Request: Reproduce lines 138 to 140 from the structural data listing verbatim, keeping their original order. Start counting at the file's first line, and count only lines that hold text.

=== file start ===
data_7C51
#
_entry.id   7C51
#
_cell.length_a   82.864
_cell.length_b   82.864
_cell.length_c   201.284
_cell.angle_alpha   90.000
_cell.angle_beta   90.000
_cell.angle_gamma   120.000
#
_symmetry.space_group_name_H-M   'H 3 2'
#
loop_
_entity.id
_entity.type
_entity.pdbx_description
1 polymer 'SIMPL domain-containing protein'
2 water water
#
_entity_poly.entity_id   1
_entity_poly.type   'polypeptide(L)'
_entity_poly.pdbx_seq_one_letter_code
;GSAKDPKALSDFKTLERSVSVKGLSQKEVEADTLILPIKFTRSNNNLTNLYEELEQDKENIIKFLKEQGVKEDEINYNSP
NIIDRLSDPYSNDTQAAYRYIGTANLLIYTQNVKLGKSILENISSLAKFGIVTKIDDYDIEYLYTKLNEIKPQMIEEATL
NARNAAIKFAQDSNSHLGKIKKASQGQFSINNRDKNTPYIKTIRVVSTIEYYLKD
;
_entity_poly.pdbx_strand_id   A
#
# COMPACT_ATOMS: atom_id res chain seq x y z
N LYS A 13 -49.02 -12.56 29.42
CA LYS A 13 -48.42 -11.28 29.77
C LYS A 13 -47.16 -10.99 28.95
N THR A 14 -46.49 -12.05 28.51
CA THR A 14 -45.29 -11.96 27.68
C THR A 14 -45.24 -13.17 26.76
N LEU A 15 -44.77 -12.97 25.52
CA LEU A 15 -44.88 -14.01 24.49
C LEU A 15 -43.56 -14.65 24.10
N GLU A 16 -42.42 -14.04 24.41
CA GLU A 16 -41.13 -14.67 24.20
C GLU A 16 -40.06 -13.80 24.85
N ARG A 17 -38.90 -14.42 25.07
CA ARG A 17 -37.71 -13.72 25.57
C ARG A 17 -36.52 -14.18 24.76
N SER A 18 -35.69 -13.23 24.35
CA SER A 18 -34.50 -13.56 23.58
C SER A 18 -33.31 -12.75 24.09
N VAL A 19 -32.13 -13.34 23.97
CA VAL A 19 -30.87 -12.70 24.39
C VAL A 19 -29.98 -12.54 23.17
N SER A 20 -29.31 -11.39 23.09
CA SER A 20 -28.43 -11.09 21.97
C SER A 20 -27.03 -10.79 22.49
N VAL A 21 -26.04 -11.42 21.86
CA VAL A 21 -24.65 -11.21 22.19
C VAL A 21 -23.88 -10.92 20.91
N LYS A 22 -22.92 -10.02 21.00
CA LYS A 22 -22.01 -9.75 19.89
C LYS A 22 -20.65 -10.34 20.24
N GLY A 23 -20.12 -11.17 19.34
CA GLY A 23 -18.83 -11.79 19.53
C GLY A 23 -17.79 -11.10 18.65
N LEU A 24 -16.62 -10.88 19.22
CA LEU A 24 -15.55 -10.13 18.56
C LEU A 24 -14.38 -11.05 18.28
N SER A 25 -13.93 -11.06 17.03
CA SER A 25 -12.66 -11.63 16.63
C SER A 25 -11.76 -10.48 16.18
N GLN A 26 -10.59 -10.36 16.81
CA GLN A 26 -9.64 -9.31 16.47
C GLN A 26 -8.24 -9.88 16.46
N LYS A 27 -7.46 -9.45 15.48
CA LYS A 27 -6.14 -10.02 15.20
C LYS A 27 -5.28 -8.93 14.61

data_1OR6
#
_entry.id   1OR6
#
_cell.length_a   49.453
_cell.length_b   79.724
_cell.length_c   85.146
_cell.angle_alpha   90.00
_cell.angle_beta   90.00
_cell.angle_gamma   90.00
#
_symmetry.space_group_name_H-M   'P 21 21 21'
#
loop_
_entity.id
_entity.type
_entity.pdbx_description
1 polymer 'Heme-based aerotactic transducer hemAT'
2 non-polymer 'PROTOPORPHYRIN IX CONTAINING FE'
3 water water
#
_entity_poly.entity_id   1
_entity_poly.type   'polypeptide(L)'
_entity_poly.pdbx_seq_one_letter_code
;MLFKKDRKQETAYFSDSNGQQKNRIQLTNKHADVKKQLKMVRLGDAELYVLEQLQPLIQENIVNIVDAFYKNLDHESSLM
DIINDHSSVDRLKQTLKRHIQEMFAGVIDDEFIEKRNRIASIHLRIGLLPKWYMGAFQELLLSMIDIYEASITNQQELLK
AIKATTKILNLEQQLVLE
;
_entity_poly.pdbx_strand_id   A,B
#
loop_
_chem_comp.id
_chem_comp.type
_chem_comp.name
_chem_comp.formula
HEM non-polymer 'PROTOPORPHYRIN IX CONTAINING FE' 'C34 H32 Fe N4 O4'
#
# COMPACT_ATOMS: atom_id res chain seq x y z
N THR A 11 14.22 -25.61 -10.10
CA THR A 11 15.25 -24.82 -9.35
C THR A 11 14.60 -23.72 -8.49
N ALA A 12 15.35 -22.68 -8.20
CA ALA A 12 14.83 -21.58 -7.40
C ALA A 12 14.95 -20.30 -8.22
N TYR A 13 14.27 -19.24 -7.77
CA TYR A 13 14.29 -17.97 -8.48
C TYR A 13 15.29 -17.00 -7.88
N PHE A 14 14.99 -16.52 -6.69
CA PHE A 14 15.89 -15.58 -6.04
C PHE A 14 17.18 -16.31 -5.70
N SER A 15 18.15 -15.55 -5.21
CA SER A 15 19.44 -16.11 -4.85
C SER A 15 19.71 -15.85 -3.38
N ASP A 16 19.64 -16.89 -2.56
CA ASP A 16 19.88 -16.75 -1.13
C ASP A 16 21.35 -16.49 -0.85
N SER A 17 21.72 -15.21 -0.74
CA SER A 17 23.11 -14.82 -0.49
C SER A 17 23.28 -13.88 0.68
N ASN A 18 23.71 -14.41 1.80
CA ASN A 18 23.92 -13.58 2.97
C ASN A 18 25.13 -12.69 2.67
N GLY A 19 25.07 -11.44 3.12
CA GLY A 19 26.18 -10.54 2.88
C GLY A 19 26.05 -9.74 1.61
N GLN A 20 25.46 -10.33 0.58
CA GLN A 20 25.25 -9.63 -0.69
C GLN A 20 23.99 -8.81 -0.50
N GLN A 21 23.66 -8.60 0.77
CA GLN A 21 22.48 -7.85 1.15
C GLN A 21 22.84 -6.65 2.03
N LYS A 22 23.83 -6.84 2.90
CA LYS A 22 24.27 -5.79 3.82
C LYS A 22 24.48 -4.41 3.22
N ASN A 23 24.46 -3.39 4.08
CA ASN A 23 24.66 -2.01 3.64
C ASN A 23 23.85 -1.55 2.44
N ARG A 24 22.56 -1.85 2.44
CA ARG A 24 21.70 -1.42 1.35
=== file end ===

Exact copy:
N GLY A 19 25.07 -11.44 3.12
CA GLY A 19 26.18 -10.54 2.88
C GLY A 19 26.05 -9.74 1.61